Lots of action in oil prices today, as the unrest has spread from Tunisia and Egypt– which produce relatively modest amounts of crude oil— to Libya, the country sandwiched between them, and producer of over 2% of the world’s crude oil supply. Rather than try to guess where those developments are going to lead, I wanted today to try to make sense of another equally striking development in oil markets over the last 6 weeks– the disparity between the price of oil in the Midwest United States and that elsewhere in the world.
The graph below compares the price of West Texas Intermediate for delivery in Cushing, Oklahoma with that for North Sea Brent in Europe. Usually you can hardly tell the two apart on a long-term graph like this.
But in the last few weeks, the discrepancy has at times exceeded $15 a barrel.
The prices of other high-quality international crudes, like Nigerian Bonny Light and Algerian Sahara Blend, have hugged close to Brent as they also pulled away from the WTI.
Stuart Staniford and Donald Marron have discussions of this, with the Oil Drum having the most thorough treatment. An influx of Canadian crude through pipelines delivering to the Midwest, along with impressive production gains from North Dakota, are bringing a lot of new oil to Cushing, depressing the price there relative to other locations.
But the fact that more oil is being produced and delivered locally is not an adequate explanation for the price discrepancy. There is a very fundamental economic principle that goods that are close substitutes and easily transported should sell for a similar price even if the fundamentals of local supply and demand differ across regions. The economic force that ensures this is arbitrage. Whenever price differentials emerge, there are very powerful monetary incentives for anyone to buy in the market where the price is low in order to sell in the market where price is high. The consequences of such actions are to drive the low price up and the high price down until profitable arbitrage opportunities no longer remain.
The first line of defense of the Law of One Price is financial arbitrage, or what some observers refer to as trading in “paper oil.” If I simultaneously buy WTI futures and sell Brent futures, I can take my profit before anybody on the ground gets their hands dirty moving actual oil. Plenty of people make their living doing just this, and this is in fact what is usually responsible for keeping the relative prices in different markets instantaneously synchronized in response to news that arises anywhere in the world.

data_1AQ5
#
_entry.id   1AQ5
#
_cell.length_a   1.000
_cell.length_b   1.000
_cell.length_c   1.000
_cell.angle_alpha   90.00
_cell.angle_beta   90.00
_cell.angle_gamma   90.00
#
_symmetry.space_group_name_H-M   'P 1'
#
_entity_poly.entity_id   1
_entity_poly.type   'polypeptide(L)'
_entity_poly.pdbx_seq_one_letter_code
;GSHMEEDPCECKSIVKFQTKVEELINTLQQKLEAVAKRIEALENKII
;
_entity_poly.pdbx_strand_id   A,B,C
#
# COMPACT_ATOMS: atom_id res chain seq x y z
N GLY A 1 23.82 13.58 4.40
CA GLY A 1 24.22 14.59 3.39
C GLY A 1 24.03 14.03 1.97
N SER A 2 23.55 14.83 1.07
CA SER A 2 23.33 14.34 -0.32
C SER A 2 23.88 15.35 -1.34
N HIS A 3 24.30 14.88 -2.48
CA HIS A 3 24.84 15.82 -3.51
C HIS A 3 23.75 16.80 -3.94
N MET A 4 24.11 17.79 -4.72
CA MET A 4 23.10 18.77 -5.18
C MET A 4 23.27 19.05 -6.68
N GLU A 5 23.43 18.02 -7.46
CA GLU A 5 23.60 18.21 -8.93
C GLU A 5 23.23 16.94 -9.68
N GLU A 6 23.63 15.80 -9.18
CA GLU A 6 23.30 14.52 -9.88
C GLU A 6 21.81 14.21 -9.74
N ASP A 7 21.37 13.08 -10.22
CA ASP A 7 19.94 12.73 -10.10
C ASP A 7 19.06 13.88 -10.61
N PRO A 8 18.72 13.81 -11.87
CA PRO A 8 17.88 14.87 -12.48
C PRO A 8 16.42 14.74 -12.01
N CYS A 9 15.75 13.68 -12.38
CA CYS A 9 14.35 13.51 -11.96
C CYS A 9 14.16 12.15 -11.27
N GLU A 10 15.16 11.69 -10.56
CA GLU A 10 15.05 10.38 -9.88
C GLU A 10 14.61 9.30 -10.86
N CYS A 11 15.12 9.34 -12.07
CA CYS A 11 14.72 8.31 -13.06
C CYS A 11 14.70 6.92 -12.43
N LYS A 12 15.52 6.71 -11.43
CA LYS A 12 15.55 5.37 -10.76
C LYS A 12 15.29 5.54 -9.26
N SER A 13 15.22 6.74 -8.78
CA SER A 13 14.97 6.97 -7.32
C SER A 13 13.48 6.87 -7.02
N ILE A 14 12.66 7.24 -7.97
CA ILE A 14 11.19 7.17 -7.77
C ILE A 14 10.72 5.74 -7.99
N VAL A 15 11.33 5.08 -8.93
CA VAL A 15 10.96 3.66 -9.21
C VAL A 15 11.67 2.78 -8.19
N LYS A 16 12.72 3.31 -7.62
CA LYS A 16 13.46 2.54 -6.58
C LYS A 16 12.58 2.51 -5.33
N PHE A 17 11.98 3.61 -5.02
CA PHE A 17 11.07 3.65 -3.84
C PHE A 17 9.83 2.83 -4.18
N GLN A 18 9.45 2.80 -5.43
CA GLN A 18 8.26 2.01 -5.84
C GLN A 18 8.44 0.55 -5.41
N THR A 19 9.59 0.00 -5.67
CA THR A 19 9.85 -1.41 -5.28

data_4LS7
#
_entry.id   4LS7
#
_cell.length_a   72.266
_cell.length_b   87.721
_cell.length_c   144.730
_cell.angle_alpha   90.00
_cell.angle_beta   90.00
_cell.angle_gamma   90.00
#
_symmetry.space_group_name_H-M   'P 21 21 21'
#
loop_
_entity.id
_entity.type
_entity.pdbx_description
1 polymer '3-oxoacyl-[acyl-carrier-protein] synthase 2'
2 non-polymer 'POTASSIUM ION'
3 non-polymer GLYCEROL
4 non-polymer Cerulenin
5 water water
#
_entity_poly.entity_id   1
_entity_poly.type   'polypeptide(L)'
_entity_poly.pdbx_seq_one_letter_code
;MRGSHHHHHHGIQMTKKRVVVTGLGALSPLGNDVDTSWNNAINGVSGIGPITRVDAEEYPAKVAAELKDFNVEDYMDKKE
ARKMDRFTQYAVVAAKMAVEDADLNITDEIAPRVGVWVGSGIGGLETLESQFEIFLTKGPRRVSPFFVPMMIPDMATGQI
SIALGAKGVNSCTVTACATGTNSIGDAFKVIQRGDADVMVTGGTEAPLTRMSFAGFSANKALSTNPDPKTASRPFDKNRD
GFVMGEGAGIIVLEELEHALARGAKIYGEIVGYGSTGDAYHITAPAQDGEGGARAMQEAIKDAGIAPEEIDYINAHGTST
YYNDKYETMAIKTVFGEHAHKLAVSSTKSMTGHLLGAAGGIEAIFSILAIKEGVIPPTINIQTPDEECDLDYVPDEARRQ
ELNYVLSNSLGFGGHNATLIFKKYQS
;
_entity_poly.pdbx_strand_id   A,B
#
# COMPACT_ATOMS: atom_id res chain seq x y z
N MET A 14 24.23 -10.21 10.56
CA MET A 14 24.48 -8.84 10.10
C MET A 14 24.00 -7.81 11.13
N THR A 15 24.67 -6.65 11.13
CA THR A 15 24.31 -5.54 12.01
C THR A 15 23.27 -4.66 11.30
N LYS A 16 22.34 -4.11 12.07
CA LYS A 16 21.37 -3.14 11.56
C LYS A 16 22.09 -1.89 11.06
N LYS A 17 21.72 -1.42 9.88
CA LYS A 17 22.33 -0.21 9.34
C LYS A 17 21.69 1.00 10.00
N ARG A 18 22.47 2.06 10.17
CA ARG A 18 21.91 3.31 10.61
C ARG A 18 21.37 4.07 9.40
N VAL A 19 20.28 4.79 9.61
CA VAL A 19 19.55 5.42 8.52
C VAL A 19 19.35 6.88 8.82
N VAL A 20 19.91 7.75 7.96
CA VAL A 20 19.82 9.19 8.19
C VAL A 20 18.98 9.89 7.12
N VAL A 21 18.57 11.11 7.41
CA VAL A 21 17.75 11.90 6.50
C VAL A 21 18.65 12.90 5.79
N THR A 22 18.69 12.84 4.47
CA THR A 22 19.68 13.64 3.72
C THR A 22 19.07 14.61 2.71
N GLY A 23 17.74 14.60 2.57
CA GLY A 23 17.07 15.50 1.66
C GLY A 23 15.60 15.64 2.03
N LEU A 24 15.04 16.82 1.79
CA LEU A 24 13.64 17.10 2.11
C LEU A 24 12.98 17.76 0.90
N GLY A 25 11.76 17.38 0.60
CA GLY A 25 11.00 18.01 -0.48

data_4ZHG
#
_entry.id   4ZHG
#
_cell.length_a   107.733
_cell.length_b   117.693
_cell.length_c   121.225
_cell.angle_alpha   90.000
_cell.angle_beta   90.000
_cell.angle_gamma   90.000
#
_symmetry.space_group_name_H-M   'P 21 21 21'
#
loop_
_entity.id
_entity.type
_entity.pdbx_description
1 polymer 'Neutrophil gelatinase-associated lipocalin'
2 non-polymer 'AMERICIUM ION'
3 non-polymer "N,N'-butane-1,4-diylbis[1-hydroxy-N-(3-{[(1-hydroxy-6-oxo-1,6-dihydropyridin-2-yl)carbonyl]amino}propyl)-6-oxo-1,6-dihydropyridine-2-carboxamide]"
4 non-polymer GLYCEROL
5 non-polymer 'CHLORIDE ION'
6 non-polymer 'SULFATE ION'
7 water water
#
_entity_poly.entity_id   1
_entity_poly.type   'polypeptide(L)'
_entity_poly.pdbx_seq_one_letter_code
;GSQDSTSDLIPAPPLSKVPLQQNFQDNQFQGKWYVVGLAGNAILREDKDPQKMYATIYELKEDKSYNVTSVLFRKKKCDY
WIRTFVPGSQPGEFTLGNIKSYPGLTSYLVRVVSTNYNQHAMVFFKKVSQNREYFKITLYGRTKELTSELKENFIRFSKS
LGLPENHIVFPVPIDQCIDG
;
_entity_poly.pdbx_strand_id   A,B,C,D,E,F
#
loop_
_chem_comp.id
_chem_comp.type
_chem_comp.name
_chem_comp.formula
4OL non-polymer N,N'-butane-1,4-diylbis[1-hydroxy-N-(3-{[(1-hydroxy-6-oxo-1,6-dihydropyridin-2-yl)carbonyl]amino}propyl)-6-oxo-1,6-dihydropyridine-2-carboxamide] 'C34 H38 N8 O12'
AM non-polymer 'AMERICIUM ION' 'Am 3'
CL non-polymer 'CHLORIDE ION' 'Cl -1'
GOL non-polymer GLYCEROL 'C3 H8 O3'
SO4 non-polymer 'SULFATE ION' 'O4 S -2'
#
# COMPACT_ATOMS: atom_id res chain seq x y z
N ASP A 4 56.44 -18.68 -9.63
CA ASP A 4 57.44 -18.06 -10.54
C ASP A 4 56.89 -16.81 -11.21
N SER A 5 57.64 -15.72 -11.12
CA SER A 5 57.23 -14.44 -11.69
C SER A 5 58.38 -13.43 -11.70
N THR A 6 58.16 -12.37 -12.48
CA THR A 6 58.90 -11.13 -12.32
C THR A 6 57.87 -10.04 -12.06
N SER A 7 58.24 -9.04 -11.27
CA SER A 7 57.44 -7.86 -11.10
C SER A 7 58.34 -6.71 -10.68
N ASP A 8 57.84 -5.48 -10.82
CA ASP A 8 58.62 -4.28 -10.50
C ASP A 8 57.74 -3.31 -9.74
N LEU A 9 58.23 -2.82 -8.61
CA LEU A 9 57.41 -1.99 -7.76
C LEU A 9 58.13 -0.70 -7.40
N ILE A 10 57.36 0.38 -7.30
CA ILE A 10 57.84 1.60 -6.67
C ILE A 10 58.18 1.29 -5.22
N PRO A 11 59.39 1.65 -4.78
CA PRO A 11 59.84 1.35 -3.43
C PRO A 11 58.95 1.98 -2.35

But for some reason, the folks who usually play this game have taken their marbles and gone home. Maybe they were burned by trying to maintain a tighter Brent-WTI spread than true physical arbitrage warrants given the changing supply conditions on the ground, maybe they ran into other financial constraints, or maybe something else in the market scared them off.
But that leaves lots of money on the table right now for physical arbitrage– buy the physical product where it is cheap and sell it where it is more expensive. The Oil Drum notes that the most efficient way to do this would be to start running the Seaway pipeline, which is currently delivering oil from the Gulf of Mexico to Oklahoma, in reverse. But it seems ConocoPhillips, part owner of the pipeline and of a refinery in Oklahoma, is not interested in that plan. As an integrated refiner and producer, it can take its profits either as refinery margin or producer-seller. Transporting oil out of the Midwest might leave it vulnerable to political criticism as domestic oil prices rise in response that it perhaps avoids by maintaining the status quo.
But there are lots of other arbitrage opportunities here for other players. It apparently costs $6 to ship a barrel from Cushing to the Gulf of Mexico by rail or $10 by truck, either of which sounds pretty tempting with a spread of $15 or more. More fundamentally, there are lots of other suppliers in the chain with an opportunity to make money in easier ways. Basically anybody further upstream currently feeding into the supply that ends up in Cushing has a strong incentive to be looking at a better place to sell their product, and given time, they’re surely going to do just that.
And I wouldn’t expect it to take a whole lot of time. Those physical adjustments are going to occur and the price differential between WTI and Brent is going to be reduced. That could take the form of an increase in the price of oil at Cushing, a decrease in the price of oil in Europe, or a combination of both.
Or, if significant threats to European oil supplies drive the price of Brent way up, the price of oil in the U.S. Midwest should increase even more than the price in Europe. And, it seems, today it did just that.